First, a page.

We have had a lot of red-tailed hawks in our back yard this spring. I saw another one yesterday. Of course I grabbed my camera and started shooting.
This guy was in the Russian Olive, looking back at something behind him.
Then I pulled back on the lens a little and saw that he was surrounded by a bunch of smaller birds — a robin, some finches, and a blue jay, at least. When I thought about it, it was actually the robin chirping up a storm that alerted me to the hawk.
Notice that, even though they are very close, all the smaller birds are above or behind the hawk — they aren’t stupid. He can’t get them when they are are behind him.
Finally, the Blue Jay couldn’t stand it, and dove at the red-tail. This is called “mobbing”. Small birds do this to drive off predatory birds. This day, it didn’t have any effect on the red-tailed.
I really wanted to get some shots of him lifting off and flying away. He didn’t seem to be in any hurry, though.
But when he started preening, I got hopeful. I was also getting tired. The lens I was using was a monster, and I didn’t have it on a tripod.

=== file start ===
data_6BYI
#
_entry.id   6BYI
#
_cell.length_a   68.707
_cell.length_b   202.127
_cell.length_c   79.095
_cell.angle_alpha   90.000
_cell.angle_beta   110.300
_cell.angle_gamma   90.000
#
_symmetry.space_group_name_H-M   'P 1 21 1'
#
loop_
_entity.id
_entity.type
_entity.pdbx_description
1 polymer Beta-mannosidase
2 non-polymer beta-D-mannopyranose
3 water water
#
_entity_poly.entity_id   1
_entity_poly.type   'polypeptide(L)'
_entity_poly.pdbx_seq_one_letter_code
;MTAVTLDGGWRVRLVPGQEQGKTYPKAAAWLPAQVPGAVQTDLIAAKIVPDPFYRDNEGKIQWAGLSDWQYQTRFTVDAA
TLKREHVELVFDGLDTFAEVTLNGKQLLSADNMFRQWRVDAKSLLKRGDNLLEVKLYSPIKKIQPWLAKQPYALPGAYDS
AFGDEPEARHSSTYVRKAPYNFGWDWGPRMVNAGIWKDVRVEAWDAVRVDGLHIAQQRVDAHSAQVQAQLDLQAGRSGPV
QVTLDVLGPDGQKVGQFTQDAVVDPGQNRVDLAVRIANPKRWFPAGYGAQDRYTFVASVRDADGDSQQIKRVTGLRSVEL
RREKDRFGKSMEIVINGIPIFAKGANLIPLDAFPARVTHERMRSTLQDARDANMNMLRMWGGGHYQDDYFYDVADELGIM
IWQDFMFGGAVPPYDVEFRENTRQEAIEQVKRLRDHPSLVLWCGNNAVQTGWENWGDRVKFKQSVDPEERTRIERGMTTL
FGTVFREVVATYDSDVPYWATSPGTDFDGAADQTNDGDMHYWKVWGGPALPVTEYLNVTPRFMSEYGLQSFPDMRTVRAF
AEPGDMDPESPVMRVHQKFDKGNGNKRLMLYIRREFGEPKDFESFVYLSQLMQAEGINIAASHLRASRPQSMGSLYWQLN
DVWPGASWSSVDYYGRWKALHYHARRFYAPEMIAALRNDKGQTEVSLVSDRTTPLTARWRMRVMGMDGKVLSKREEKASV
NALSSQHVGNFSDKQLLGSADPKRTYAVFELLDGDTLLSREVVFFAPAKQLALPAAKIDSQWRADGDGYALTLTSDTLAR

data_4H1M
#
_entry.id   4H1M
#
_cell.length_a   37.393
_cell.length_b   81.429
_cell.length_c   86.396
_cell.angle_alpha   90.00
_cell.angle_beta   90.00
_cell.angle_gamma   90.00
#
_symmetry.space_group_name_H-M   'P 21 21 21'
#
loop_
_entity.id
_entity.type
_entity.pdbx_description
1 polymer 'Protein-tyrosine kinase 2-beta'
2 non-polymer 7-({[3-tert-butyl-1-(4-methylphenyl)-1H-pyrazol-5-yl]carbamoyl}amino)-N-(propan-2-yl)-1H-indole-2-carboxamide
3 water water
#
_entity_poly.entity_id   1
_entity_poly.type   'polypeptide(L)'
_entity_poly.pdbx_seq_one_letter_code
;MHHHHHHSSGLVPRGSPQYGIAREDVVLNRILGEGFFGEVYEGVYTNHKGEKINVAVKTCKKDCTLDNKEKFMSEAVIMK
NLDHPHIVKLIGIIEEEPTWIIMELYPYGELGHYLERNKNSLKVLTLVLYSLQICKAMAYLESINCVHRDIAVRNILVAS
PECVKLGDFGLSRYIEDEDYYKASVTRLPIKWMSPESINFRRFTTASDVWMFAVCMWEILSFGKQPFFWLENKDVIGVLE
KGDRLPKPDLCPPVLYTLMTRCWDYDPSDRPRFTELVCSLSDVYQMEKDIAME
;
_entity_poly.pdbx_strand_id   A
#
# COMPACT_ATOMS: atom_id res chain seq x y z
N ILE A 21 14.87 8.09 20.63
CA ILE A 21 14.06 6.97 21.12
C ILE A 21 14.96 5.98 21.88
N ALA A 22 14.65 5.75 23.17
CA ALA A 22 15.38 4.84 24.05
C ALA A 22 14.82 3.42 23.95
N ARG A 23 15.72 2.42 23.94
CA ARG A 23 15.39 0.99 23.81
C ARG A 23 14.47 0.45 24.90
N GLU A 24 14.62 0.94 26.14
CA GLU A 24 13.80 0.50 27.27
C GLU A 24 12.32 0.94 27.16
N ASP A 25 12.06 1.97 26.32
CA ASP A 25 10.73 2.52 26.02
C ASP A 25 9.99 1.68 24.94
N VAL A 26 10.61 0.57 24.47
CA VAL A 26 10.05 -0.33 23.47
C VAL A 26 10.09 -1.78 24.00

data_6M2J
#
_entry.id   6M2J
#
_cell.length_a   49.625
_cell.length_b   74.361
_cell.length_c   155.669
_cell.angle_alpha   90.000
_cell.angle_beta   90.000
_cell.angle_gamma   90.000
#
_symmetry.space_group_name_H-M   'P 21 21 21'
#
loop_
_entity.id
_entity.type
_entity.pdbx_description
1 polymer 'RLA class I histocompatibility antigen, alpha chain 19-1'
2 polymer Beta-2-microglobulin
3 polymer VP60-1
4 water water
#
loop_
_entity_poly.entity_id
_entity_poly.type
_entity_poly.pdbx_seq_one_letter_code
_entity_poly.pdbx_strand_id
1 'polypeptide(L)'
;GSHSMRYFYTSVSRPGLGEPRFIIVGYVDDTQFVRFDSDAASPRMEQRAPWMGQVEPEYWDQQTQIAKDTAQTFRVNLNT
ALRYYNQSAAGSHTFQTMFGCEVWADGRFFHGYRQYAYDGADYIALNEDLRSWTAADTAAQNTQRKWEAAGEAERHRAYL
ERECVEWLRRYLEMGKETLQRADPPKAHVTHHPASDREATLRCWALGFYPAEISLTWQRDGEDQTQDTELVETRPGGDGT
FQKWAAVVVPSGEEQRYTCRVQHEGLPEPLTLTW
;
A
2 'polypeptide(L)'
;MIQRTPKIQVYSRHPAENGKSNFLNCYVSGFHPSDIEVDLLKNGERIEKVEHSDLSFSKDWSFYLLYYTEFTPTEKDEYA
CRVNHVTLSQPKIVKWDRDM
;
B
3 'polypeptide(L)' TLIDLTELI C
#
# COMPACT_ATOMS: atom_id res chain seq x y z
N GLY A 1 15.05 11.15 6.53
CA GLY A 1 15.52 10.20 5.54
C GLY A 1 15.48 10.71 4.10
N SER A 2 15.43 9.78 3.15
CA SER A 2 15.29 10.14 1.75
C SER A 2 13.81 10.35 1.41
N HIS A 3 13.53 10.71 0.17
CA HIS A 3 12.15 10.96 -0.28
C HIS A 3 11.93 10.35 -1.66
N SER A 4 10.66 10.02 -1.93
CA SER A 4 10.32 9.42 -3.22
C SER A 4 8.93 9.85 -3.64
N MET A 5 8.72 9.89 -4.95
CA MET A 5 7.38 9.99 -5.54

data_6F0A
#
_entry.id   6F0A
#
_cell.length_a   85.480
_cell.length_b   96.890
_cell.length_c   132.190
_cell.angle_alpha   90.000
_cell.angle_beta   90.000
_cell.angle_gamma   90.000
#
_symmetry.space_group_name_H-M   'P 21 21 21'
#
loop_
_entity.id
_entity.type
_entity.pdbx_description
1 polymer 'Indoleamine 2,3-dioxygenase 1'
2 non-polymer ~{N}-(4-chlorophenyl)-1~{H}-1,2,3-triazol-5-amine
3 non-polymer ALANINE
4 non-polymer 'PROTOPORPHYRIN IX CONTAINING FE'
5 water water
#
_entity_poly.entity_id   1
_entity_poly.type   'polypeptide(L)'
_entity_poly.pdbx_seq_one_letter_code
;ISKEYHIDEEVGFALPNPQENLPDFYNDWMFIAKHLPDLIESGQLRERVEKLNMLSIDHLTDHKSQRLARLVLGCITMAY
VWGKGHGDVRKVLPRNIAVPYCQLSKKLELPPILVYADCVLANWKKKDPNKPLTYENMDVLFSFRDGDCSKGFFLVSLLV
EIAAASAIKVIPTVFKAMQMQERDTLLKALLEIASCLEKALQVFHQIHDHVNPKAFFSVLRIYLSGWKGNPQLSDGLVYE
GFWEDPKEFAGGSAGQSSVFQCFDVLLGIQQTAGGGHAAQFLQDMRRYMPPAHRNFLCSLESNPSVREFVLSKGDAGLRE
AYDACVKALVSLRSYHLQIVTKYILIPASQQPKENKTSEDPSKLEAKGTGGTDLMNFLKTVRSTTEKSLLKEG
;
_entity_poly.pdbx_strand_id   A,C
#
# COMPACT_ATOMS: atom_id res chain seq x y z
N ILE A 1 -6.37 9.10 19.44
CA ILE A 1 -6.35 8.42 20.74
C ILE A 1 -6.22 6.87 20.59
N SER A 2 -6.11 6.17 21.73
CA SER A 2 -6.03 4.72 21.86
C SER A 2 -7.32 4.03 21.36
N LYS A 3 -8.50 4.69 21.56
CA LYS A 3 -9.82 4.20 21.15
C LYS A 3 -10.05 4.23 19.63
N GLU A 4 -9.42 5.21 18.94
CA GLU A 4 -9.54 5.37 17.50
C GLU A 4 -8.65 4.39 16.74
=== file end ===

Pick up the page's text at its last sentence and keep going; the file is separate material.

Then he turned to face whatever he had been watching.
Look at how beat up this guy’s left wing feathers are. I wonder what did that.
He didn’t go very far — just dropped down into the yard behind us.
He came back a few minutes later and took the same perch. Oddly, none of the little birds objected this time. Did they know that the hawk was hungry before and was now full? If so, how did they know?
Once he was back, I went around and looked where he had been. There was a dead bunny, probably roadkill from the previous night. In the past 7-10 years, our cottontail rabbit population has exploded. (Baby Bunny Gets Nailed) The coyotes that normally keep them in check don’t seem to be doing their job, possibly because they are dealing with a mange epidemic. The surfeit of rabbits may account for the number of hawks in the neighborhood.
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